Law and identity in colonial South Asia : Parsi legal culture, 1772-1947

Level D A345.402873 /759095 Available  Request
Full title: Law and identity in colonial South Asia : Parsi legal culture, 1772-1947 / Mitra Sharafi, University of Wisconsin - Madison.
Main author: Sharafi, Mitra June, 1974- (Author)
Format: Book           


Physical Description: 342 pages 23 cm.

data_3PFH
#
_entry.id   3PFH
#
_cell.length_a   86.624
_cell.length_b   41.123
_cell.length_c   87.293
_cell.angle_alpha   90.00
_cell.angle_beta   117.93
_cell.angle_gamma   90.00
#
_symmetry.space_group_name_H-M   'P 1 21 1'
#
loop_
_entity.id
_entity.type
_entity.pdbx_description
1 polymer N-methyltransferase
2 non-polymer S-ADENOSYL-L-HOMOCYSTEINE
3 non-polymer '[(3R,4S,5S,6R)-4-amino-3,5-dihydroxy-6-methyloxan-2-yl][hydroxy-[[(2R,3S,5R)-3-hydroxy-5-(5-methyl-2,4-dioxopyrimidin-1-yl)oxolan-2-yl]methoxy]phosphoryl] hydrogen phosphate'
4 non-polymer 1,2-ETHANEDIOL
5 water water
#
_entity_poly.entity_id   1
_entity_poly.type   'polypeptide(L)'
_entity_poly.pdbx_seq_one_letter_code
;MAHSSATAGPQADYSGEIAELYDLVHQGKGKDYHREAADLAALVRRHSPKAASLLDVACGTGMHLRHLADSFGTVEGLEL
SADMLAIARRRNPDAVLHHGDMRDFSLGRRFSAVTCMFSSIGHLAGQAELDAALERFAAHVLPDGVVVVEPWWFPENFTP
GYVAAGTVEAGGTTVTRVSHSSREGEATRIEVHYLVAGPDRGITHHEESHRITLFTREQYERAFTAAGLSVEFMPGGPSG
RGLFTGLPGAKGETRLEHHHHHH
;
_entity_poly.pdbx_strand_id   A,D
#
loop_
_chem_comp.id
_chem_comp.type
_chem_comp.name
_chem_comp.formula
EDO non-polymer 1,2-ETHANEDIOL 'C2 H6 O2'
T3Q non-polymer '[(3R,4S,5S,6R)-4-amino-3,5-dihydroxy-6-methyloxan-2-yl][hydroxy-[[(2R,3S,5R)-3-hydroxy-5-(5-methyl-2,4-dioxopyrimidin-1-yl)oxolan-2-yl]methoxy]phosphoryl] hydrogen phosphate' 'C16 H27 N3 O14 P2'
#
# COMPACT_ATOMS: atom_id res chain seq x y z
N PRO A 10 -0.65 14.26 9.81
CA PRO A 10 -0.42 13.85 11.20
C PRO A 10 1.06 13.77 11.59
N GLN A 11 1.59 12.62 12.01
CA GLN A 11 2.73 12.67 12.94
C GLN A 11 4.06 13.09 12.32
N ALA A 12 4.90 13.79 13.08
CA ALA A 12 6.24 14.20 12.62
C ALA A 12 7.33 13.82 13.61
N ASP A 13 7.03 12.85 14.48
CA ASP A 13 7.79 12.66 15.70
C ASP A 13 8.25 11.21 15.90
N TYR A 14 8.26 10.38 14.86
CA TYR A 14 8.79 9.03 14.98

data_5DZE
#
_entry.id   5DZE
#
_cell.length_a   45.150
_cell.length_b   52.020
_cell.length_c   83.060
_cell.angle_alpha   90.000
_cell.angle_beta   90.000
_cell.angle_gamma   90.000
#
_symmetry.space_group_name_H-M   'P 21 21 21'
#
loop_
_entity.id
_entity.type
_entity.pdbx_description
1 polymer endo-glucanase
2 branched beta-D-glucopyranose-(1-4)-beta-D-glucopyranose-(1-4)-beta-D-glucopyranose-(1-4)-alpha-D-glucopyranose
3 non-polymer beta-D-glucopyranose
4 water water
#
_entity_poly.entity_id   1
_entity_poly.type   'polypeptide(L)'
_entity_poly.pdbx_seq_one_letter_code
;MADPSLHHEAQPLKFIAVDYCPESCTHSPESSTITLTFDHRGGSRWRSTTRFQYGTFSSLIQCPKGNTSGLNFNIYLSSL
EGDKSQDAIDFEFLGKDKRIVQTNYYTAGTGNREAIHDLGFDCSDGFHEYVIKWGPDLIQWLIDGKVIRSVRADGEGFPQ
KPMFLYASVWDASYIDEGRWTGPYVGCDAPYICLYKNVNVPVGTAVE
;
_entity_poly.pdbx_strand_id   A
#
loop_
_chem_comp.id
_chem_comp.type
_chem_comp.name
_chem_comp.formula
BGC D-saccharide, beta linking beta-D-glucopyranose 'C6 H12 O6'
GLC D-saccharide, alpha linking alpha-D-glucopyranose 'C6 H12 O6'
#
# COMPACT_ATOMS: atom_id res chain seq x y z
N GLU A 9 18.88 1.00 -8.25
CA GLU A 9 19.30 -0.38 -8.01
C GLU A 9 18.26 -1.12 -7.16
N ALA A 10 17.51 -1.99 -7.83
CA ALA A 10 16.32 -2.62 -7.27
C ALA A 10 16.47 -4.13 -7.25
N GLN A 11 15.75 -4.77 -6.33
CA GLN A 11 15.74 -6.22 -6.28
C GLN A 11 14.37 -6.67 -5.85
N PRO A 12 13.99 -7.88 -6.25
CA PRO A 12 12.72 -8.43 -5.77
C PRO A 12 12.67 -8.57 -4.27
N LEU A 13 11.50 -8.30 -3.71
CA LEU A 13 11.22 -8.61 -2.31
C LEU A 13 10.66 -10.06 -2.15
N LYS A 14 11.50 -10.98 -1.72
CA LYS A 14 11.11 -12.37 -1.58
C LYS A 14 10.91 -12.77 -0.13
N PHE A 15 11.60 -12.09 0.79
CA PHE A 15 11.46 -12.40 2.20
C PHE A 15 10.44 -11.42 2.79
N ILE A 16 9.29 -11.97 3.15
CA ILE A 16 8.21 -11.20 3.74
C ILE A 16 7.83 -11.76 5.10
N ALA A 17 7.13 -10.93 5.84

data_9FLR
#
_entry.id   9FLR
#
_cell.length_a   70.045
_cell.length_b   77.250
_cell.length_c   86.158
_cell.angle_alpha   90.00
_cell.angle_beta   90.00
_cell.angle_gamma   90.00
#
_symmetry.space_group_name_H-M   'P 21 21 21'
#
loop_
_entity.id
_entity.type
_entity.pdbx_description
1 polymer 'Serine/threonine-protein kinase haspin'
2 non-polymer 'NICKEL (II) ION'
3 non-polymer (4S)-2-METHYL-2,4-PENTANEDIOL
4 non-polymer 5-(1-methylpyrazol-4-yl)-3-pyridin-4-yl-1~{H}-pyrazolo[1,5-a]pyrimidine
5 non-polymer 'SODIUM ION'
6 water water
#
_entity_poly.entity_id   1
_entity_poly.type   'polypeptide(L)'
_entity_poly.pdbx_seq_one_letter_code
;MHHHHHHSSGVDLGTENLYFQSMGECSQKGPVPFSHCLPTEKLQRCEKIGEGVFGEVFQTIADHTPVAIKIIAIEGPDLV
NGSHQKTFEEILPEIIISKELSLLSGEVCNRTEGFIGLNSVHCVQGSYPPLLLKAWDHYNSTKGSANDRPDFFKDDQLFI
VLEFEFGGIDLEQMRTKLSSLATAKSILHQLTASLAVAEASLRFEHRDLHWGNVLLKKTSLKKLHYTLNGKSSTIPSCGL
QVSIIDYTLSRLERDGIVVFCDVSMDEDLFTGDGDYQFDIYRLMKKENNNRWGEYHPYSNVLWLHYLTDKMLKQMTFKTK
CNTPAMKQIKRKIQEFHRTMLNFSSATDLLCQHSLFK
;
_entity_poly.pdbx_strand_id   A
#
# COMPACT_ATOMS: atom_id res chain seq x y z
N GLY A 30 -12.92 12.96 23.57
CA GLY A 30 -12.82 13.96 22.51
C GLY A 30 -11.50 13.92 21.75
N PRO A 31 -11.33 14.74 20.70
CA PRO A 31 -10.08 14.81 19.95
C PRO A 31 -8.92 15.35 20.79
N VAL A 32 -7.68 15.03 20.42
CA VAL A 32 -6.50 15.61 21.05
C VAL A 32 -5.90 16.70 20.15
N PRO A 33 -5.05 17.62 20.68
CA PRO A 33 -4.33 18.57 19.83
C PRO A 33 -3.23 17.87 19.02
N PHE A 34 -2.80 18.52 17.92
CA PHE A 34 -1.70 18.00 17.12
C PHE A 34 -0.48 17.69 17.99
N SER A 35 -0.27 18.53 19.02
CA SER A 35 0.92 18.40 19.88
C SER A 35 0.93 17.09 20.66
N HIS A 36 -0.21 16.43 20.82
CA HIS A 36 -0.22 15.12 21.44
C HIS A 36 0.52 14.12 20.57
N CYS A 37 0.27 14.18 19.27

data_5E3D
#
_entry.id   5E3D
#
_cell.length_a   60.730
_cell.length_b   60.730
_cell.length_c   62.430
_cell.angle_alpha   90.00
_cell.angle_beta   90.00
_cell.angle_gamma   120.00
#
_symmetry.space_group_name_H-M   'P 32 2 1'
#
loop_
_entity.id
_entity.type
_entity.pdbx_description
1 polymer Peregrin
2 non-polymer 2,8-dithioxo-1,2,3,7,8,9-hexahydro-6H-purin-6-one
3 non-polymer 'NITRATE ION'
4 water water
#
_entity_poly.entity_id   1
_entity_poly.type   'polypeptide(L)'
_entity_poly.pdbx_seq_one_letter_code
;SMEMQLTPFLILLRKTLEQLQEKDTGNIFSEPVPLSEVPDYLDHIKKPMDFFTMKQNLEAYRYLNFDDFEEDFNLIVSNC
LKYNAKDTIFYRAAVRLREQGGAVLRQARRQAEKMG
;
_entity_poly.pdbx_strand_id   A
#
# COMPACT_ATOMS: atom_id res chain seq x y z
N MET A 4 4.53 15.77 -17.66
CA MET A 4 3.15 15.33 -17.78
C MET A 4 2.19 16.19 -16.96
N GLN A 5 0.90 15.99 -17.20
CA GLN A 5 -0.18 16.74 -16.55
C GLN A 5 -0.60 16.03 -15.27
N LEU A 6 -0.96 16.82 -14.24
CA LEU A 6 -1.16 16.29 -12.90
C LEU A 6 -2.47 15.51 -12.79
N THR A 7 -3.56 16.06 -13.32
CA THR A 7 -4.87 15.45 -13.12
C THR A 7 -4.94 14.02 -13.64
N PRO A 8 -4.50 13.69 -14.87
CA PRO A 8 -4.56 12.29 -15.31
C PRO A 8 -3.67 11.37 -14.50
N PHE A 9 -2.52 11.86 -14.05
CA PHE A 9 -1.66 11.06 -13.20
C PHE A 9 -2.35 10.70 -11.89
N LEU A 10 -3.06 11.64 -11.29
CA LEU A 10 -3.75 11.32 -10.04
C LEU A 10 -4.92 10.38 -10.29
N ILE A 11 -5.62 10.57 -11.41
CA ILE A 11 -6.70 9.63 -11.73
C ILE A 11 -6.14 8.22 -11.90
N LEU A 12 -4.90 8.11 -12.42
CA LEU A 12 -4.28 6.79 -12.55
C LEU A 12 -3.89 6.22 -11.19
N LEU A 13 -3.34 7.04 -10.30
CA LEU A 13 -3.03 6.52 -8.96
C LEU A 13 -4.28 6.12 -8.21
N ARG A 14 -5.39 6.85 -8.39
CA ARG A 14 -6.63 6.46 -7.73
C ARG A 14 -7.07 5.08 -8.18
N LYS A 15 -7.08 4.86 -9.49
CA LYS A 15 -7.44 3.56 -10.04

Summary: "This book explores the legal culture of the Parsis, or Zoroastrians, an ethno-religious community unusually invested in the colonial legal system of British India and Burma. Colonized peoples (including minorities) often tried to maintain collective autonomy and integrity by avoiding interaction with the state. The Parsis did the opposite. From the mid-nineteenth century until India's independence in 1947, Parsis became heavy users of colonial law, acting as lawyers, judges, litigants, lobbyists, and legislators. They de-Anglicized the law that governed them and enshrined in law their own distinctive models of the family and community by two routes: frequent intra-group litigation often managed by Parsi legal professionals in the areas of marriage, inheritance, religious trusts, and libel, and the creation of legislation that would become Parsi personal law. Other South Asian communities also turned to law, but none seem to have done so earlier or in more pronounced ways than the Parsis"--